FAIRFIELD, Conn. — GE Power & Water plans to stop manufacturing gas engines in Waukesha, Wisconsin and open a new facility to build engines in Canada. The new facility will also have back-up capacity to manufacture diesel engine components for GE Transportation. GE currently employs 350 at its manufacturing facility in Waukesha, building gas engines for compression, mechanical drive and power generation applications.
Recently, GE notified employees in Waukesha and more than 400 U.S. suppliers of its plans. In Wisconsin alone, suppliers generate almost $47 million in revenue from the plant.
GE plans to build a new US$265 million state-of-the-art “Brilliant Factory” in Canada that will optimize efficiency and streamline production using data, analytics and software. The factory is expected to be completed in 20 months and will be a flexible production facility that can expand over time and also support manufacturing requirements for other GE businesses.
GE will build its new facility in Canada in order to access additional support from the country’s export credit agency, Export Development Canada (EDC). The agency has a strong record of export financing. GE has a solid, long-standing relationship with EDC under which the company has participated in a number of global transactions. With today’s announcement, GE fully expects to expand its relationship with EDC in support of the company’s Power & Water, Oil & Gas and Transportation businesses. In 2014, EDC facilitated exports and investments of approximately $100B CDN. The agency actively supports global expansion for manufacturers based in Canada, supporting over 7,000 customers in close to 200 countries last year.
GE is currently bidding on $11 billion of projects that require export financing. While more than 60 other countries have export credit agencies (ECAs) that support domestic manufacturing for export, the US does not. The authorization for the U.S. export credit agency – the Export-Import Bank, or Ex-Im – lapsed on July 1. For the last year, exporters and suppliers have called upon Congress to reauthorize the U.S. Export-Import Bank to support manufacturing jobs and level the playing field for U.S. companies that compete globally. Most countries are hungry for manufacturing and export jobs. The U.S. remains the only major economy in the world without an export bank.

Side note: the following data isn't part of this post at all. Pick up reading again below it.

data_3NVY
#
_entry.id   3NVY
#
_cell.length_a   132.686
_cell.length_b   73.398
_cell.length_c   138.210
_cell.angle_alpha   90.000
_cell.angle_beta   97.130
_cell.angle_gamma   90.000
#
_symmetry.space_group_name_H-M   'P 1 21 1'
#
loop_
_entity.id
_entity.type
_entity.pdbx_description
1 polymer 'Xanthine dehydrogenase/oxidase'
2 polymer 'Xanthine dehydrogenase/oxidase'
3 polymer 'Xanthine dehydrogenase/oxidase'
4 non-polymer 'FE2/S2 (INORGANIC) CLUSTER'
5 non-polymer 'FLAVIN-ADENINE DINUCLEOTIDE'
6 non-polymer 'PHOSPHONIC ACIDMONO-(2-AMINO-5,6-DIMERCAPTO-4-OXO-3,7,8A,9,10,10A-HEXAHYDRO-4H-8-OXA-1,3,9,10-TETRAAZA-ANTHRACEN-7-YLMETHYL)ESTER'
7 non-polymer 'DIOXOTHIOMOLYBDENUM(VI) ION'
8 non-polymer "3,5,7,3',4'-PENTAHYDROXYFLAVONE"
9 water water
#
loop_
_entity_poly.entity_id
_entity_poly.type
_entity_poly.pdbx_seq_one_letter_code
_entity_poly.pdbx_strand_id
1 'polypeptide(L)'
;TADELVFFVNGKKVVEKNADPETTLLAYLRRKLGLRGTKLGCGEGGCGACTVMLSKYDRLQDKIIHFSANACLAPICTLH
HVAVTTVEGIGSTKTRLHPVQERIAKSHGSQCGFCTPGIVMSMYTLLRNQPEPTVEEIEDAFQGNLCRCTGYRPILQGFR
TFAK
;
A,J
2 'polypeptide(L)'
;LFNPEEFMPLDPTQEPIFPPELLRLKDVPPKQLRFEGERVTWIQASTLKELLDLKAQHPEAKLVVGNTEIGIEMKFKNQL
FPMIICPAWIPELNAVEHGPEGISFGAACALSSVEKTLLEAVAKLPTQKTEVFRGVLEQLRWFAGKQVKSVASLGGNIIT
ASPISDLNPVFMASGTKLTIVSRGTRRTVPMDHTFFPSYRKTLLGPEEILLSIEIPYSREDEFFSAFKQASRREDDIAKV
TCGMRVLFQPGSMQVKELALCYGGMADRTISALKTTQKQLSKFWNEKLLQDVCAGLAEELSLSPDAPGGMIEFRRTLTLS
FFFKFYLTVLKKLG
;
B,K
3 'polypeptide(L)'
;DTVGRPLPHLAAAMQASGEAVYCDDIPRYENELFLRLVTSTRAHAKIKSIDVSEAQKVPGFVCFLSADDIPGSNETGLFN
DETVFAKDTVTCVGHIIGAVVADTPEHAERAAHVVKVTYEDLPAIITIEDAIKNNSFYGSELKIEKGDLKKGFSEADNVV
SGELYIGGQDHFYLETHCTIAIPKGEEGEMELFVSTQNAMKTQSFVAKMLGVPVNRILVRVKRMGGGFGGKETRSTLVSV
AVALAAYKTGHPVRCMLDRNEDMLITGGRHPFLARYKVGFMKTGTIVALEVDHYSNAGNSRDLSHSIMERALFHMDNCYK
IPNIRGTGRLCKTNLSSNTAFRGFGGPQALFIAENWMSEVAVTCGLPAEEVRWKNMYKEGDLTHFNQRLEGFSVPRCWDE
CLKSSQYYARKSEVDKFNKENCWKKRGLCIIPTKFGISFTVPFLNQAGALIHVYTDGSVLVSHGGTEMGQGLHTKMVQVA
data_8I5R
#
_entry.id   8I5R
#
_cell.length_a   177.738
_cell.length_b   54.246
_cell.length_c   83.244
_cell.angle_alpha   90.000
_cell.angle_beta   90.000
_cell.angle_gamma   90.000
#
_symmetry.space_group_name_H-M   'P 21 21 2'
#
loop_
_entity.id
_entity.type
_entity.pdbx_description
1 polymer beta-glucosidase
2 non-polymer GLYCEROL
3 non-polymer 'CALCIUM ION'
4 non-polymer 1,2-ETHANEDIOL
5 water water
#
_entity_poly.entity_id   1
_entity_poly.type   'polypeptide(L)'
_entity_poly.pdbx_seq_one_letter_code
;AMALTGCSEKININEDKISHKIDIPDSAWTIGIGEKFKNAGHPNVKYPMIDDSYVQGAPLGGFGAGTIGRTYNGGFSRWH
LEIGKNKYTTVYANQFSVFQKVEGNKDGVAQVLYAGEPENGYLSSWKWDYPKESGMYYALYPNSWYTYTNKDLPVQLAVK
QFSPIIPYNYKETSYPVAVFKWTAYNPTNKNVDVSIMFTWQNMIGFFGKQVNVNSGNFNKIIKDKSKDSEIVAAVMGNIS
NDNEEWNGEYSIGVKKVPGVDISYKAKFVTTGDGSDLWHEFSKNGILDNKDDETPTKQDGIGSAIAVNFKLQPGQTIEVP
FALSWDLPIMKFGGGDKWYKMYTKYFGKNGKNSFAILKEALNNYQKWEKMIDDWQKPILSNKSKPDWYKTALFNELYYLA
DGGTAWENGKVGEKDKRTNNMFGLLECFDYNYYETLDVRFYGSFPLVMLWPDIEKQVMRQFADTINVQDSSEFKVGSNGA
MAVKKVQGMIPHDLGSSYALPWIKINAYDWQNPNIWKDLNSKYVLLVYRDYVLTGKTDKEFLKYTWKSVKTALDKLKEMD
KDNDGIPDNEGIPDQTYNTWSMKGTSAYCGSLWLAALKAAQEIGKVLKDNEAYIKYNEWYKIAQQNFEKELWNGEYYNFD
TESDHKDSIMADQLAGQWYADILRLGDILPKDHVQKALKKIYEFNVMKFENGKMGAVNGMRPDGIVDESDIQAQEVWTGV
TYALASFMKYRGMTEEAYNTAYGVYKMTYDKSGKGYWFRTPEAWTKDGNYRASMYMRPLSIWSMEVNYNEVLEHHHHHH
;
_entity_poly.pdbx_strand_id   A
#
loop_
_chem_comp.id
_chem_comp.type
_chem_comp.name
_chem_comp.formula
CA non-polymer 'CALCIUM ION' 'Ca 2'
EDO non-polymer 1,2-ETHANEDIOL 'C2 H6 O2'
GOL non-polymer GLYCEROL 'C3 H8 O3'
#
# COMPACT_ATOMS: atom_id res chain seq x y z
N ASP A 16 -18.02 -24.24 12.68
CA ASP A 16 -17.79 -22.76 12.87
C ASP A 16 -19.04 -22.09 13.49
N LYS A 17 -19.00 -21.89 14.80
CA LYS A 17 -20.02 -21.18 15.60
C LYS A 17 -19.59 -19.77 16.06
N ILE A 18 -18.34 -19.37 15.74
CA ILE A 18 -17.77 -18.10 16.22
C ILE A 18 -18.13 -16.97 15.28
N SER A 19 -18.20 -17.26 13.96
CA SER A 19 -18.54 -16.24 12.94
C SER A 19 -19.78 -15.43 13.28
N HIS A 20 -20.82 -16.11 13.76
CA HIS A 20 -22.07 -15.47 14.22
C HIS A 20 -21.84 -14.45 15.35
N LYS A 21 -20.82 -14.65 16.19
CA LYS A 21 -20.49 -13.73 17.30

“We believe in American manufacturing, but our customers in many cases require ECA financing for us to bid on projects. Without it, we cannot compete and our customers may be forced to select other providers. We know these announcements will have regrettable impact not only on our employees but on the hundreds of U.S. suppliers we work with that cannot move their facilities, but we cannot walk away from our customers,” said John Rice, Vice Chairman, GE. “EDC joins a growing list of export credit agencies interested in supporting GE’s global business operations and customer base.”
“We continue to urge Congress to reauthorize the ExIm Bank for all American companies,” Rice continued. “However, we must prepare for the worst case and arrange export finance outside the U.S. Unfortunately, this will come at the expense of American jobs. In a slow growth and volatile world, we must go where the markets are and compete in over 170 countries.”
Earlier this month, GE Power & Water announced plans to move production and 500 jobs to France, Hungary and China as its customers seek ECA financing support for projects using 50Hz heavy duty and aeroderivative gas turbines. GE Aviation announced plans to create a turboprop engine development, test and production operation in Europe. GE recently signed an agreement with UK Export Finance (UKEF) to access $12 billion in export credit financing for both confirmed and potential orders that could create as many as 1,000 UK jobs. Among the factors driving these decisions was the need to meet customer financing requirements and access foreign ECAs.
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